By Heather Young
According to the Canada Revenue Agency, fees for services provided by contract staff should be reported on a T4A slip in Box 048.
CRA’s Guide – titled RC4157 Deducting Income Tax on Pension & Other Income, and Filing the T4A Summary – directs payers to: “Enter any fees or other amounts paid for services. Do not include GST/HST paid to the recipient for these services.”
A couple of observations.
The CRA makes no distinction regarding who provided the services. Many companies assume T4A slips are for freelancers – but that’s not what the Guide says. An email to the Canadian Payroll Association’s InfoLine confirmed that incorporated businesses should also receive T4A slips.
And for sure HST registration makes no difference! Every year, clients’ contract staff tell Young Associates bookkeepers that they don’t want a T4A slip because they have an HST number. Whether or not a contractor charges HST is irrelevant to the payer’s T-slip obligation.
Make no mistake: this has nothing to do with individual preferences. Our job is to do our best to help our clients – the payers – comply with the Income Tax Act.
We hear all sorts of variations from payers too. Some companies are willing to issue T4As to freelancers who work under their own name but not to those who have a company name. Other organizations make apparently arbitrary decisions; for instance, that they’re willing to issue T4As to actors but they don’t want to generate slips for technicians.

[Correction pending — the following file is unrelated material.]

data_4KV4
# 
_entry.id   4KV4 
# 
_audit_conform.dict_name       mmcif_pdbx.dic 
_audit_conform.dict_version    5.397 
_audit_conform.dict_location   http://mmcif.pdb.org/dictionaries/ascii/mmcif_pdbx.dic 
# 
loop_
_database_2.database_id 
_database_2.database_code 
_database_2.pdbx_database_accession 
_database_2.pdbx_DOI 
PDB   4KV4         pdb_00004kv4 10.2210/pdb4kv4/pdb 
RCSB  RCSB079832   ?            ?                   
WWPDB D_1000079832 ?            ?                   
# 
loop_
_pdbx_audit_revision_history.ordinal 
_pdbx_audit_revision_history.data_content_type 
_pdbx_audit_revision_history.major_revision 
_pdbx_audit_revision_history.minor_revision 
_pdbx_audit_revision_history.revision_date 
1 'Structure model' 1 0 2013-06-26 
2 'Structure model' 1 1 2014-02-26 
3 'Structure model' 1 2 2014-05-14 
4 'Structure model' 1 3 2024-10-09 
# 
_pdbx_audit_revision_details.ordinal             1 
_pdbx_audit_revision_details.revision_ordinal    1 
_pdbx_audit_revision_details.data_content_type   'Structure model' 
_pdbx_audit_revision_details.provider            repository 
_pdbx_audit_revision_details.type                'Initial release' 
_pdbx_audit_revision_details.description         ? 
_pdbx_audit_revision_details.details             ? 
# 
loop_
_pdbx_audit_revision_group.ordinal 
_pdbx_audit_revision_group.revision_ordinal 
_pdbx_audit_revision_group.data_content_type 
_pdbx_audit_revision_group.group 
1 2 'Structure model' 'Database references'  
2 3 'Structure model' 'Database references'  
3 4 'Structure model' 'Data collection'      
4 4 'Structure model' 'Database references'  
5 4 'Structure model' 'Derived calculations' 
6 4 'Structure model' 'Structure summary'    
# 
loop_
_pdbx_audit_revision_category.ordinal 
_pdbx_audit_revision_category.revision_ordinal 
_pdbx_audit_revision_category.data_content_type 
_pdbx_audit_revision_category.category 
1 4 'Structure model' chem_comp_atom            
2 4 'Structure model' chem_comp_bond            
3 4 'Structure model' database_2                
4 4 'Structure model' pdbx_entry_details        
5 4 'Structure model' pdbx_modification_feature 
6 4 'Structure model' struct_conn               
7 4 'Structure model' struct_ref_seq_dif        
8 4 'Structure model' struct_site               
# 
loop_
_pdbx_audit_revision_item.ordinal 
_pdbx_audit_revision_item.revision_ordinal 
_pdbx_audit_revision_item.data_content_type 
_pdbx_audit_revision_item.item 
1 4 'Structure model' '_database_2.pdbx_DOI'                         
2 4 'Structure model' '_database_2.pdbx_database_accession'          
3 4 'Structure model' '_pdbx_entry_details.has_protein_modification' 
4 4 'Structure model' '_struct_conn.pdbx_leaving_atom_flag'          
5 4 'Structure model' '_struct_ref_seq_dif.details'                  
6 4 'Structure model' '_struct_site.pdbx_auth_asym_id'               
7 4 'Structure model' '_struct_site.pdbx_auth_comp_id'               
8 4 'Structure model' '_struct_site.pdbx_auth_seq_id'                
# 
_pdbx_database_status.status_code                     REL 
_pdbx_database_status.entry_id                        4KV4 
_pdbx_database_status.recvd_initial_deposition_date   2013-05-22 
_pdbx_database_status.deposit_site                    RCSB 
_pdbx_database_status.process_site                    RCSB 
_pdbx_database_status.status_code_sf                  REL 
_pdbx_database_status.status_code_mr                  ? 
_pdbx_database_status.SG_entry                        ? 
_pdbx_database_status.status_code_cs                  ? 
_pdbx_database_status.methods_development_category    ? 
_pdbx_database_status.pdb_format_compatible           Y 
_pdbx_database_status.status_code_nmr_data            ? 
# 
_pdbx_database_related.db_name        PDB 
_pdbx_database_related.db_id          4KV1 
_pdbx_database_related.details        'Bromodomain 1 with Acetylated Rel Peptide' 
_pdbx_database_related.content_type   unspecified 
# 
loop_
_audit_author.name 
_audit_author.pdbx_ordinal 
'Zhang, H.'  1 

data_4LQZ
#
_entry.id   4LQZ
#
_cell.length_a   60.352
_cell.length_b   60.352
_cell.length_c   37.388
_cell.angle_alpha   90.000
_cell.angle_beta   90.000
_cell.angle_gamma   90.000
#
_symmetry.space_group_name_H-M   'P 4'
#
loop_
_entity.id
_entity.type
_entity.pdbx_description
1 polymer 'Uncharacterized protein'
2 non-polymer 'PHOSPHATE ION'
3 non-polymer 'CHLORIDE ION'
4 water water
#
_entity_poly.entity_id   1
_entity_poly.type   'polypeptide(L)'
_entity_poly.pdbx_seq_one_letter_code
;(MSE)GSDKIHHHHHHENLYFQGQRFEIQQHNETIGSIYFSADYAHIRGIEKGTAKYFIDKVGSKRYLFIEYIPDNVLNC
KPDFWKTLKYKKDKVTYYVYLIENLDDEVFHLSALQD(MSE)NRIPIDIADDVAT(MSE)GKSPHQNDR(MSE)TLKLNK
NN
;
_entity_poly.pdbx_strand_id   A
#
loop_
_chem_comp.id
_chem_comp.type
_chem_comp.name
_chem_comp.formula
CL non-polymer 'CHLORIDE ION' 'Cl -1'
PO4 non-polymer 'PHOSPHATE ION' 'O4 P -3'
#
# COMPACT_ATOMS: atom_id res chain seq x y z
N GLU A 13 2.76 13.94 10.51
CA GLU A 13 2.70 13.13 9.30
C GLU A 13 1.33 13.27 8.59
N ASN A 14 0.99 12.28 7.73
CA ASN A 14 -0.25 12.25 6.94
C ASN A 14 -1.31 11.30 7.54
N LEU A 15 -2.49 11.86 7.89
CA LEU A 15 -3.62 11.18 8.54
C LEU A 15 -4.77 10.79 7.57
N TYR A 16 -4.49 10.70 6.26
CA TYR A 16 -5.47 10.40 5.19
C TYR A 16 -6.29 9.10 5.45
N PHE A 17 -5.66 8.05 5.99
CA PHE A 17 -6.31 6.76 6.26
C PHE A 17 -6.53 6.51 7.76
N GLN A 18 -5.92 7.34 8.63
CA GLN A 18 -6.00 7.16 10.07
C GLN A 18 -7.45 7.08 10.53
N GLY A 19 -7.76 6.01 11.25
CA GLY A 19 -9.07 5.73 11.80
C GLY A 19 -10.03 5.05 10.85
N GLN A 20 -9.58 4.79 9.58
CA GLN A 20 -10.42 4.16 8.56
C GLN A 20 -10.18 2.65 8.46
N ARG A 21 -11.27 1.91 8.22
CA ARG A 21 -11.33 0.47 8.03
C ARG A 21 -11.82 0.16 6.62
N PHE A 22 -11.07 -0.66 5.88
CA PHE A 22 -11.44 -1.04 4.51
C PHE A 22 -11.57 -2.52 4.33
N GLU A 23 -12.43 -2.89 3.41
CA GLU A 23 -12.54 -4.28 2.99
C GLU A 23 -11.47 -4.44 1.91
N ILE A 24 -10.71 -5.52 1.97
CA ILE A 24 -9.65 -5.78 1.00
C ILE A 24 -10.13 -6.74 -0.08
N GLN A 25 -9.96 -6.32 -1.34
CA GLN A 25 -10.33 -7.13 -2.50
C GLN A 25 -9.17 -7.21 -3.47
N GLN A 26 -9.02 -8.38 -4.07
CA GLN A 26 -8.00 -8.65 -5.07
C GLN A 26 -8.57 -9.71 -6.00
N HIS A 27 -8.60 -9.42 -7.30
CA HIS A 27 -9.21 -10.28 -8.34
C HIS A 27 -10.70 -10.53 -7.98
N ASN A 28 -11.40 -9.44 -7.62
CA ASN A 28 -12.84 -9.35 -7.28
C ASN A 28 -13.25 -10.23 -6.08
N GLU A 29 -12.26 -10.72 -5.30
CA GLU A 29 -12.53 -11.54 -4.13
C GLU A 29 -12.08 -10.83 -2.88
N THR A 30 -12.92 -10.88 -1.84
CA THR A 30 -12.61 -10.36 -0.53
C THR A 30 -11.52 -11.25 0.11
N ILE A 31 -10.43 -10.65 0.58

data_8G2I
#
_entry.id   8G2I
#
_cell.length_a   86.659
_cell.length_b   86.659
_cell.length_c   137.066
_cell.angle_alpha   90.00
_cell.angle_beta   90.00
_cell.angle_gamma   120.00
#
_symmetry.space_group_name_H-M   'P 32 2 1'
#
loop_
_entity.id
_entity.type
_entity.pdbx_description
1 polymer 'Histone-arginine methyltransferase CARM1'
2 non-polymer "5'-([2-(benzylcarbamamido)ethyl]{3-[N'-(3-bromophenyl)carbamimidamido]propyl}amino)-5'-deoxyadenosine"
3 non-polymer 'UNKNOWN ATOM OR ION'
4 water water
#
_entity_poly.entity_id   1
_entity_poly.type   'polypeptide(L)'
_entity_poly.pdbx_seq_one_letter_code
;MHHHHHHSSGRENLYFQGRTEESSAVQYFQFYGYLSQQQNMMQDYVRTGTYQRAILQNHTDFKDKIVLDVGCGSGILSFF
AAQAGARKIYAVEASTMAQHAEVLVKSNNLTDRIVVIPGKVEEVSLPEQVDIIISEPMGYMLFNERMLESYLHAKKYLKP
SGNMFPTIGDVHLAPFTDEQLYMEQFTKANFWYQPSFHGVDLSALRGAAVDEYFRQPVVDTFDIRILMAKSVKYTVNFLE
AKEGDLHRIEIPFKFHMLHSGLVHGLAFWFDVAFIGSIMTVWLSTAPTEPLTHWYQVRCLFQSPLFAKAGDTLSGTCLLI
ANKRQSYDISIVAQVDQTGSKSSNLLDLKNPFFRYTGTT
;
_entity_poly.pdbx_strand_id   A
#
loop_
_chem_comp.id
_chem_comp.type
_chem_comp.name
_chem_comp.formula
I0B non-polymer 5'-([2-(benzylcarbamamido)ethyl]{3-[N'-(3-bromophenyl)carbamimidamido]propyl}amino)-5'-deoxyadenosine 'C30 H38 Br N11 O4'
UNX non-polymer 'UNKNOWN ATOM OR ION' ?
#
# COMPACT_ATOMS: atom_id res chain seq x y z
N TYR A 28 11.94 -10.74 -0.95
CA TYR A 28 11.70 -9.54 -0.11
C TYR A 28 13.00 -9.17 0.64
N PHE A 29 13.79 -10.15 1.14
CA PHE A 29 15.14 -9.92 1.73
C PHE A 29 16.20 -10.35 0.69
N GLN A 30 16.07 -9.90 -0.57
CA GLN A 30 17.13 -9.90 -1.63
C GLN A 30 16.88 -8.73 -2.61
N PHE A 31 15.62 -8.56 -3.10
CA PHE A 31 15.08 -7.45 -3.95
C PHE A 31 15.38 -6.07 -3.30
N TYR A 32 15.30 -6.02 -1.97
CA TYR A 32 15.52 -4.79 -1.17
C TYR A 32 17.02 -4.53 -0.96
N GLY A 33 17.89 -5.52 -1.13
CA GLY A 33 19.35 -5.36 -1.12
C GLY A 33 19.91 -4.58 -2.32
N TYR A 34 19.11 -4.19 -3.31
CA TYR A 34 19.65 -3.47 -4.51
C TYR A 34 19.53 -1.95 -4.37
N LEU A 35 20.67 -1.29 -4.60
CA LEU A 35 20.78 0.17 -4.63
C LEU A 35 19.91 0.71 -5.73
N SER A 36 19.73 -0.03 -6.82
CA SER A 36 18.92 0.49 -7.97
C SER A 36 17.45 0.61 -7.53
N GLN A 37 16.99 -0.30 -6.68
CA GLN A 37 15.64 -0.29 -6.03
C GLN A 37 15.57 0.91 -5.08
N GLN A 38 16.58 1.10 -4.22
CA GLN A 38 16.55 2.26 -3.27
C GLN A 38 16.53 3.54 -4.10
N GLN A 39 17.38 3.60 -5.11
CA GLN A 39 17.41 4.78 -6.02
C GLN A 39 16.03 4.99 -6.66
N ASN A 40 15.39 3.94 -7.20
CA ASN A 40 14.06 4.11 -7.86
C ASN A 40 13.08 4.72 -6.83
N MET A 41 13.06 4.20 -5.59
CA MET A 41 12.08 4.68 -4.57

Indeed, there’s a lot of confusion out there – and, to boot, a tacit acknowledgement on the part of the CRA that the T4A requirement is unclear.
CRA’s Guide RC4157 goes on to say: “Currently the CRA is not assessing penalties for failures relating to the completion of box 048.”
We don’t take this as a blanket pass for organizations to do whatever they want – and we don’t think you should either.
The wisdom from the Canadian Payroll Association – experts in the field – is that organizations should implement a process for issuing T4A slips to contractors so that when the CRA provides clear guidance they are able to comply immediately.
We can add to this some experience of payroll audits, where CRA examiners have scrutinized companies’ practices around T4A slip preparation.
Young Associates’ position is that clients need to work with their auditors and boards to interpret the Guide as best they can for their own situation. We always advocate for CRA compliance – and, if anything, for a more conservative interpretation that protects you from unwelcome attention from the government.
We appreciate comments on this post, although please note that Young Associates specializes in services for organizations. If you are an individual with a question about a T4A issue related to personal tax, we suggest that you contact a bookkeeper or accountant who prepares personal tax returns.